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What the Jobs Numbers Don’t Tell Us—and Why It Matters

Official unemployment rates may be low, but they don’t reflect the number of people out of the workforce, underemployed or lacking the skills to get good jobs. “We need to disaggregate these numbers,”  LISC CEO Maurice Jones said in a front page article in The Guardian newspaper. By 2025, the US will have 16 million ‘middle skill’ positions in need of workers, Jones explained, noting “[t]hat’s not going to happen organically.” Training and connections to opportunity are imperative to lift everyone’s boat.

The excerpt below is from:
Donald Trump's jobs promise just about holding up but trouble may lie ahead
by Dominic Rushe, The Guardian

Jobs! Jobs! Jobs! That was Donald Trump’s promise to America when he was elected president last November. So as we approach the end of Trump’s first year in office, how has the job market done?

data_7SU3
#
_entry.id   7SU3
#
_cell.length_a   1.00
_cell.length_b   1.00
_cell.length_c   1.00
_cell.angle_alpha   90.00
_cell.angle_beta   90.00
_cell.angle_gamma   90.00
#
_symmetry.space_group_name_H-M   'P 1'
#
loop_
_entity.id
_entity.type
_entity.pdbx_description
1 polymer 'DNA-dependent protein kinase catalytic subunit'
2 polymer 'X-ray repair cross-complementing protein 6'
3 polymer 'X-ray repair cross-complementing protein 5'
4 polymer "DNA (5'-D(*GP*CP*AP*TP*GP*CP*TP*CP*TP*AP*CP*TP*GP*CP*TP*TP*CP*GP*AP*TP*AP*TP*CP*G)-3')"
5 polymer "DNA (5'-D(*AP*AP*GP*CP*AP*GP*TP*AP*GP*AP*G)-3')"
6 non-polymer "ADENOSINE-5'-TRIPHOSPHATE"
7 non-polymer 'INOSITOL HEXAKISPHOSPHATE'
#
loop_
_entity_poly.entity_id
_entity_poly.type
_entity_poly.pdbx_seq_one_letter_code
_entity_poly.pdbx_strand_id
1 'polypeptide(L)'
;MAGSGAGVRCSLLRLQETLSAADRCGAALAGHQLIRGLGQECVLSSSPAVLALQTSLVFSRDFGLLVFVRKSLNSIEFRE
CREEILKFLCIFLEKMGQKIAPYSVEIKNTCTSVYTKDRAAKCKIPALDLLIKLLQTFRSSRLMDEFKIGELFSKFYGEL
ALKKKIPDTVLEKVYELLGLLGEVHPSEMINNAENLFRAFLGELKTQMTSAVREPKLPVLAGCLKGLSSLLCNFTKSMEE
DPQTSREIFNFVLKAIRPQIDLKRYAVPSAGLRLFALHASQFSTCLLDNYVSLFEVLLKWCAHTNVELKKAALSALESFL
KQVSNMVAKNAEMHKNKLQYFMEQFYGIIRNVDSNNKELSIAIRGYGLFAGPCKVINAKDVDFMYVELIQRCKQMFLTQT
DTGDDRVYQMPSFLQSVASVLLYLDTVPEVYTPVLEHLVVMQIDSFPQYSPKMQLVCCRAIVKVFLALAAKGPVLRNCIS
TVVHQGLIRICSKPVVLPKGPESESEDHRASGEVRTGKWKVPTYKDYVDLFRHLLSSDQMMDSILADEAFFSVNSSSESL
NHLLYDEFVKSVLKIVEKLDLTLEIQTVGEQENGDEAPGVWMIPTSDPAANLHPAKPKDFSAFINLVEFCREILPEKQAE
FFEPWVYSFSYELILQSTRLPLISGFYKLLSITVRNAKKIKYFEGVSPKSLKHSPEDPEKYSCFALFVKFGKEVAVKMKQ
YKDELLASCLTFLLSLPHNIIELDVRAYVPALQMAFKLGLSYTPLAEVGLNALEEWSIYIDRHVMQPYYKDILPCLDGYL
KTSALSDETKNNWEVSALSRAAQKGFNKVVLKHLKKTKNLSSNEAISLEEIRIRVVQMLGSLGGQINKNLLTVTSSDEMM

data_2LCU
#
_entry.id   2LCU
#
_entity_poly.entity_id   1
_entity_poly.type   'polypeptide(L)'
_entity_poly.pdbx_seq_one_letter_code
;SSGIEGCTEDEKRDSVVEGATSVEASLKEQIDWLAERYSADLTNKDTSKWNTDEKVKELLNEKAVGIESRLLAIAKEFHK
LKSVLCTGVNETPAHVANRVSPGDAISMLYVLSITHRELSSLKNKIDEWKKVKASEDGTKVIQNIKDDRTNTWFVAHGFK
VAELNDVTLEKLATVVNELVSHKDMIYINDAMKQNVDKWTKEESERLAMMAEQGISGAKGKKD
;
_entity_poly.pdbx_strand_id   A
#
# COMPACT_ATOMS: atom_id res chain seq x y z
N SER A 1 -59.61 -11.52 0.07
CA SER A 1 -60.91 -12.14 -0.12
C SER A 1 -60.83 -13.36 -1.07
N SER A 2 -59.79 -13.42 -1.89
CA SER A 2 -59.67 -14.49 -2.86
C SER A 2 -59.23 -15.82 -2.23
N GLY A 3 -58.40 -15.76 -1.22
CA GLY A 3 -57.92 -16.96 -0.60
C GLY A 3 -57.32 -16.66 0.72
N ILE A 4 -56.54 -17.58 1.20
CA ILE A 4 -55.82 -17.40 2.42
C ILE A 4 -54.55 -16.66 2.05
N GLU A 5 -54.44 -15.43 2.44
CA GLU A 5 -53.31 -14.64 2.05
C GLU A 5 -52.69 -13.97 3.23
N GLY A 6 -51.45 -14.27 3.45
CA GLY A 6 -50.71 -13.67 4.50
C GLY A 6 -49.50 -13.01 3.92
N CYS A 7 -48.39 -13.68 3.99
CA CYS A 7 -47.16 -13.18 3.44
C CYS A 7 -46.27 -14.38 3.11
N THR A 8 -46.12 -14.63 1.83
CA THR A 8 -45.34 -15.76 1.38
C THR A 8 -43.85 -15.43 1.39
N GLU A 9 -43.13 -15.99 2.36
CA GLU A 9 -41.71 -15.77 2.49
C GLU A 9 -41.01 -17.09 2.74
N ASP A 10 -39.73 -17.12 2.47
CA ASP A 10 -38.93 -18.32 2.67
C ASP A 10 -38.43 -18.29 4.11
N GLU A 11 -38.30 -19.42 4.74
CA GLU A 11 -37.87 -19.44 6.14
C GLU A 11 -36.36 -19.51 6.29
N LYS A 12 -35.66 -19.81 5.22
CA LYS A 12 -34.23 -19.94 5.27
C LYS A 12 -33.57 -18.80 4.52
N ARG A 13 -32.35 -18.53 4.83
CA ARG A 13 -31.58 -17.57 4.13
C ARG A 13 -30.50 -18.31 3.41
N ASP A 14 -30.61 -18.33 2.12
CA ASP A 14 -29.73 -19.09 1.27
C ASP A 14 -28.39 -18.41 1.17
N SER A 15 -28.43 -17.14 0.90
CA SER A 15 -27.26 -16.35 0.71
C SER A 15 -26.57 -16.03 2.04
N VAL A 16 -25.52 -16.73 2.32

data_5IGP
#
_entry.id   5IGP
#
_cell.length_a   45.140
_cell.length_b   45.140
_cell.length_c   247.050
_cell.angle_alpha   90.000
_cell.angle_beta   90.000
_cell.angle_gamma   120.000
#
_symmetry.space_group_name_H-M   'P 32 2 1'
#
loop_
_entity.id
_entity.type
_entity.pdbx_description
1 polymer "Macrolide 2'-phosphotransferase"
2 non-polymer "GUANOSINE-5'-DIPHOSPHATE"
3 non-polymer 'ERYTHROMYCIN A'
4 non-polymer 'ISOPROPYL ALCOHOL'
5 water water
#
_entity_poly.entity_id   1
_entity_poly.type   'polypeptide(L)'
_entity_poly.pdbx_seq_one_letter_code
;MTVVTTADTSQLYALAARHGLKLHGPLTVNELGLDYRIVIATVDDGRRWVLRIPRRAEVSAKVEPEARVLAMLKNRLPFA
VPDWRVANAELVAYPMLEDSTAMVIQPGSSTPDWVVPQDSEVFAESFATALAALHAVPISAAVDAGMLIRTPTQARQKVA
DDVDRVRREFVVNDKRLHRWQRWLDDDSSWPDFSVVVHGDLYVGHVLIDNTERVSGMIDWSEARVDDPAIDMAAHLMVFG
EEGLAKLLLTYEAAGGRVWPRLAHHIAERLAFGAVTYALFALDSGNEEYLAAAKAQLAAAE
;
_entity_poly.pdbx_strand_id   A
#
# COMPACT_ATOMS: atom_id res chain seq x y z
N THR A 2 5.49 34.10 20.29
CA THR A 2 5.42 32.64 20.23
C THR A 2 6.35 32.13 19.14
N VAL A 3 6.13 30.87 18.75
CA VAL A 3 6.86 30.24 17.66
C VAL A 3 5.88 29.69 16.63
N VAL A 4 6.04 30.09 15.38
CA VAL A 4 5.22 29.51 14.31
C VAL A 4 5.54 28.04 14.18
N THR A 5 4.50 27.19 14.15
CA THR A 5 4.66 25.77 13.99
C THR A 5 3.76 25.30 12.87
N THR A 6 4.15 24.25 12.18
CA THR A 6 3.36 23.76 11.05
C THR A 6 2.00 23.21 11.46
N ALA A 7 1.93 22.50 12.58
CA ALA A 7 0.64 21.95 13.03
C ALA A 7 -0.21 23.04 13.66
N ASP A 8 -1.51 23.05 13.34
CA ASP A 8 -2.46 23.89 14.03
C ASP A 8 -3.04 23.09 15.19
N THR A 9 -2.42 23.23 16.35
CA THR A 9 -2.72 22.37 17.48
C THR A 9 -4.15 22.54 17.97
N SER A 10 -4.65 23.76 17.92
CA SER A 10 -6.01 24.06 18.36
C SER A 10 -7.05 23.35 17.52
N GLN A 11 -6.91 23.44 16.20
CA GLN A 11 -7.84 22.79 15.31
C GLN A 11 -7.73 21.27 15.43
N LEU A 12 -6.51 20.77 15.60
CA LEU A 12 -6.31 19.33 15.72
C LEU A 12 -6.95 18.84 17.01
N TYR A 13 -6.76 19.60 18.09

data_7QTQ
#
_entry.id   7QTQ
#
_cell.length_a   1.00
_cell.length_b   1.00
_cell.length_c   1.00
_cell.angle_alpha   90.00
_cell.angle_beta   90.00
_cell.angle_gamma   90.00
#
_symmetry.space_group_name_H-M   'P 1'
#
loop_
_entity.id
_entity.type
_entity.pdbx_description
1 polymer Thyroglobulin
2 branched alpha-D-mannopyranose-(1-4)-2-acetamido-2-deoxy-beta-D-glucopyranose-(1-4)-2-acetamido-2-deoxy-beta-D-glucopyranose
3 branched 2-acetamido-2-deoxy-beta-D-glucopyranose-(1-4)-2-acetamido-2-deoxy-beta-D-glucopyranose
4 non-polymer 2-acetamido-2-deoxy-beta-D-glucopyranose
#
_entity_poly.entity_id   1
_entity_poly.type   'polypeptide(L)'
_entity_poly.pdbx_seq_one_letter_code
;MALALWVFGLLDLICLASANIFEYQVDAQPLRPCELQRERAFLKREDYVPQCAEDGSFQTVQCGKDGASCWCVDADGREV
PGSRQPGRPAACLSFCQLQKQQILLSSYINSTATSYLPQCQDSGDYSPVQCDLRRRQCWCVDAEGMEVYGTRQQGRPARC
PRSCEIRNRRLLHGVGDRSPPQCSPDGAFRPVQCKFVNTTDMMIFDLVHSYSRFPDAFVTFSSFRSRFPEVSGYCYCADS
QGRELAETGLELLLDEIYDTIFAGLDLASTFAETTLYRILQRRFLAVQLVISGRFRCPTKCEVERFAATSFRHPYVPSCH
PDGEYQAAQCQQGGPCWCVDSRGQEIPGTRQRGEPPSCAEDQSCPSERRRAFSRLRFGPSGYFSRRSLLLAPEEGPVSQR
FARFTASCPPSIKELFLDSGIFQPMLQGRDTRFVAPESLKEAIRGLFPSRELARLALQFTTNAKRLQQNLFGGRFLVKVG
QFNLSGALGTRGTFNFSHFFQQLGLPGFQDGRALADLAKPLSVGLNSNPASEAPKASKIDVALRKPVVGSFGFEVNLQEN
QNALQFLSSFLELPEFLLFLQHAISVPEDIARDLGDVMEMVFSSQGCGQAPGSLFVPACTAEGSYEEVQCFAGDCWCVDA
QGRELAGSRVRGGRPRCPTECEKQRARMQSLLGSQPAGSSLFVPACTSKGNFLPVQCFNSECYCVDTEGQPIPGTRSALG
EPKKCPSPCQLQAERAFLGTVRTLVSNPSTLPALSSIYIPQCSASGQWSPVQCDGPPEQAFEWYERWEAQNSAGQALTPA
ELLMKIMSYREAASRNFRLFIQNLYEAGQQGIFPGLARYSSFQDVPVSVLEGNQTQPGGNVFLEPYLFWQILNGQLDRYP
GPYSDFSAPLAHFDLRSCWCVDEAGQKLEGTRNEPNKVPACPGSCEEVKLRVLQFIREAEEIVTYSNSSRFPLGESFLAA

On the surface the answer seems to be not badly, if not markedly different from how it was performing at the end of the Obama administration. But some economists and employment experts warn that below the surface structural issues – ones that helped propel Trump into office – remain and unless they are addressed they could cause problems for the president, the US and the rest of the world.

In the run-up to Christmas Maurice Jones, chief executive of Local Initiatives Support Corporation (LISC), a nonprofit that works in struggling communities, was in Houston, one of the US’s most economically vibrant cities.

At 4.7% the city’s unemployment rate is slightly above the nation’s (now 4.1%) but in the areas where LISC works the rate can be 10% to 20% or higher. In other areas of the city there are huge numbers of jobs vacant.

“We need to disaggregate these numbers,” said Jones, who blames skill shortages for much of the disparity. “On any given day there are 10,000 unfilled vacancies in the Houston medical centers. But if you believe the unemployment numbers, there’s no problem with the jobs market at all.”

The Bureau of Labor Statistics too shows unemployment rates still vary widely by race and age. White unemployment is just 3.6%, for African Americans it is 7.3% and teens are unemployed at a rate of 15.9%. At the local level the geographic picture can be even starker. And, as Jones points out, large numbers of people, those who have fallen off the grid, out of the workforce or are undocumented, don’t make the headline unemployment rate.

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